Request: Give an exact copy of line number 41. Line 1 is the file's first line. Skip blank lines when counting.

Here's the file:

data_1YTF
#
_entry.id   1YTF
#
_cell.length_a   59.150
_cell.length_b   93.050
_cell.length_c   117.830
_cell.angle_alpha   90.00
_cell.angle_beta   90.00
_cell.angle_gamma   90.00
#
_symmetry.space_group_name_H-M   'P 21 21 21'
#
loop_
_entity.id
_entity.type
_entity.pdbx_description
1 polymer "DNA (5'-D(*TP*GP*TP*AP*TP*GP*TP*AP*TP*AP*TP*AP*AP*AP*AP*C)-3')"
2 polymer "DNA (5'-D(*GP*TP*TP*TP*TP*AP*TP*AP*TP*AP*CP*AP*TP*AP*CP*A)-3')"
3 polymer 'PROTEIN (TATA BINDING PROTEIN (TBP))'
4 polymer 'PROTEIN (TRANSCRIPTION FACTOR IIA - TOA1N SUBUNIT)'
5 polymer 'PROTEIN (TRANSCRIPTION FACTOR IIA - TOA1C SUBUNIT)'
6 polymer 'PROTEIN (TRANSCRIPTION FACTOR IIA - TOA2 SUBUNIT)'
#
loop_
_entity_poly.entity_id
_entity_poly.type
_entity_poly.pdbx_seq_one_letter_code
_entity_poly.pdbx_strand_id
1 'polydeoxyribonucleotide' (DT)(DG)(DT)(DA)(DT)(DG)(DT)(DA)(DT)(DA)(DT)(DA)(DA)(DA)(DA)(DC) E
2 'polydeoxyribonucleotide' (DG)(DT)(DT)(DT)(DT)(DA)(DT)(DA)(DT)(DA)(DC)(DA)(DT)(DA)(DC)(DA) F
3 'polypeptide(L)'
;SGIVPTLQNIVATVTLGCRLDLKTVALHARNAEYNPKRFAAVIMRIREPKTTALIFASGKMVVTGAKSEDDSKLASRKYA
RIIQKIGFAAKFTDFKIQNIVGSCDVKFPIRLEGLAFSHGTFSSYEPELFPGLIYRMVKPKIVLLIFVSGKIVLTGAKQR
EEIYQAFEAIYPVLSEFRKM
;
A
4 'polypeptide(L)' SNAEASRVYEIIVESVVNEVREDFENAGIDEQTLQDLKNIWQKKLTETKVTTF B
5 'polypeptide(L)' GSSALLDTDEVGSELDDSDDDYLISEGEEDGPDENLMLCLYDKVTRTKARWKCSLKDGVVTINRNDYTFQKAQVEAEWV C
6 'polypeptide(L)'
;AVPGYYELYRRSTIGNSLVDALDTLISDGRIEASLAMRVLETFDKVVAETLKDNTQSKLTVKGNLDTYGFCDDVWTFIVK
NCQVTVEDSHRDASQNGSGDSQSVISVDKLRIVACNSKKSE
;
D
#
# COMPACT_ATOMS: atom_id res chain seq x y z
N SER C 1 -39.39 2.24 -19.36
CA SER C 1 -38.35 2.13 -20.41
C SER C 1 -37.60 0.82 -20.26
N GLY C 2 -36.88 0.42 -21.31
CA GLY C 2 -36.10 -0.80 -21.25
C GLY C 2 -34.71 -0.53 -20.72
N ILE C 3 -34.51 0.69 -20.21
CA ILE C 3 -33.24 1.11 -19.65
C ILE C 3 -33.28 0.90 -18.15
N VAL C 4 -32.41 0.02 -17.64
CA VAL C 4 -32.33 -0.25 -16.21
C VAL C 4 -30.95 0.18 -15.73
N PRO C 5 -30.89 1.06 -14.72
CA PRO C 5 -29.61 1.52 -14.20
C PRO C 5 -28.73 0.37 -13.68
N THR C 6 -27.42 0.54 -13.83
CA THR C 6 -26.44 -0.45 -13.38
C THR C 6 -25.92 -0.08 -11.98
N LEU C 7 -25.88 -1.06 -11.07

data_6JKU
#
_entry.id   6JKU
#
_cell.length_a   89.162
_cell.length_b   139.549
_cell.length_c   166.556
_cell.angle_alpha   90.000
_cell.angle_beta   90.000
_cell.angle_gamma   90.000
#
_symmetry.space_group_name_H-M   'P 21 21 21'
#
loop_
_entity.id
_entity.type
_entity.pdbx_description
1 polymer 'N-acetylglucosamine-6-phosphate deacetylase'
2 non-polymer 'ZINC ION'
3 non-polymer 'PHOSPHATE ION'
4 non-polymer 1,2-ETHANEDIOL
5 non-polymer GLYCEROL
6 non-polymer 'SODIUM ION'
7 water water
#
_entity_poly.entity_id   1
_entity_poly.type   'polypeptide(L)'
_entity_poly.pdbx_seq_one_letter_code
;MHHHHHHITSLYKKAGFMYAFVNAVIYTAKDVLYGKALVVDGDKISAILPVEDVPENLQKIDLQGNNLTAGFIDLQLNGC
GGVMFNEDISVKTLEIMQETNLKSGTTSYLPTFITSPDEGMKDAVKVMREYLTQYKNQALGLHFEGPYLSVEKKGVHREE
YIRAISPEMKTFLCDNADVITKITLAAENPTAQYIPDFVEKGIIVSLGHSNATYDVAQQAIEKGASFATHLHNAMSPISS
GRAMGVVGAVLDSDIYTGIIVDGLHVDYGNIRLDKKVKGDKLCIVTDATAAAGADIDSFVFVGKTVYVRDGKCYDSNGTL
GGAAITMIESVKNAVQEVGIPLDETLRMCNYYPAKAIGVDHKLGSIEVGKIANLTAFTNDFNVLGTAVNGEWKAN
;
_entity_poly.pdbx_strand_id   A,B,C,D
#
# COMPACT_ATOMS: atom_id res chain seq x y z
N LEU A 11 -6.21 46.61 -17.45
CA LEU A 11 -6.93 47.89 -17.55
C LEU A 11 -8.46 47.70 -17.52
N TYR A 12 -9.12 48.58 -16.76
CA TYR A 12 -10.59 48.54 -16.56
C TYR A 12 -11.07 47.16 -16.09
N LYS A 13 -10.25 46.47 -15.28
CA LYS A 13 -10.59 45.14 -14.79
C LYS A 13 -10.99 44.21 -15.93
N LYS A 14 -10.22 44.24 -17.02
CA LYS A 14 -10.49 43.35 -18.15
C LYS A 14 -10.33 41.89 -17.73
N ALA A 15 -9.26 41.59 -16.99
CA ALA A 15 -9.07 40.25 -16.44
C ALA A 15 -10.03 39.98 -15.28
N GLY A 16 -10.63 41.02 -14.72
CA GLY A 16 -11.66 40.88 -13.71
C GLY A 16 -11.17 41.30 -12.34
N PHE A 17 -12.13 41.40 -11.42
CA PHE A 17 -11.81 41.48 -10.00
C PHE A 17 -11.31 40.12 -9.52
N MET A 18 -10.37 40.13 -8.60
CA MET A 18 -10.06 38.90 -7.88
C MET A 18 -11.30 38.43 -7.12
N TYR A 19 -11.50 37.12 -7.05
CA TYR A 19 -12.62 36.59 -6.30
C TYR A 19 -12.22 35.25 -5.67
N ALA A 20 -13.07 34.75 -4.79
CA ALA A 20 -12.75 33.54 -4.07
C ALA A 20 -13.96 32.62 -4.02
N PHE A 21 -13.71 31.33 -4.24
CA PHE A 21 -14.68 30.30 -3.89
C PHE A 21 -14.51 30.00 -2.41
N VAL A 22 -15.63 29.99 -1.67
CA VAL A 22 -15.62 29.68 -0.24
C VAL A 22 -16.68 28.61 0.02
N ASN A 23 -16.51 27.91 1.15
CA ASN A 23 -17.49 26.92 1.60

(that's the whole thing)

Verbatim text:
;AVPGYYELYRRSTIGNSLVDALDTLISDGRIEASLAMRVLETFDKVVAETLKDNTQSKLTVKGNLDTYGFCDDVWTFIVK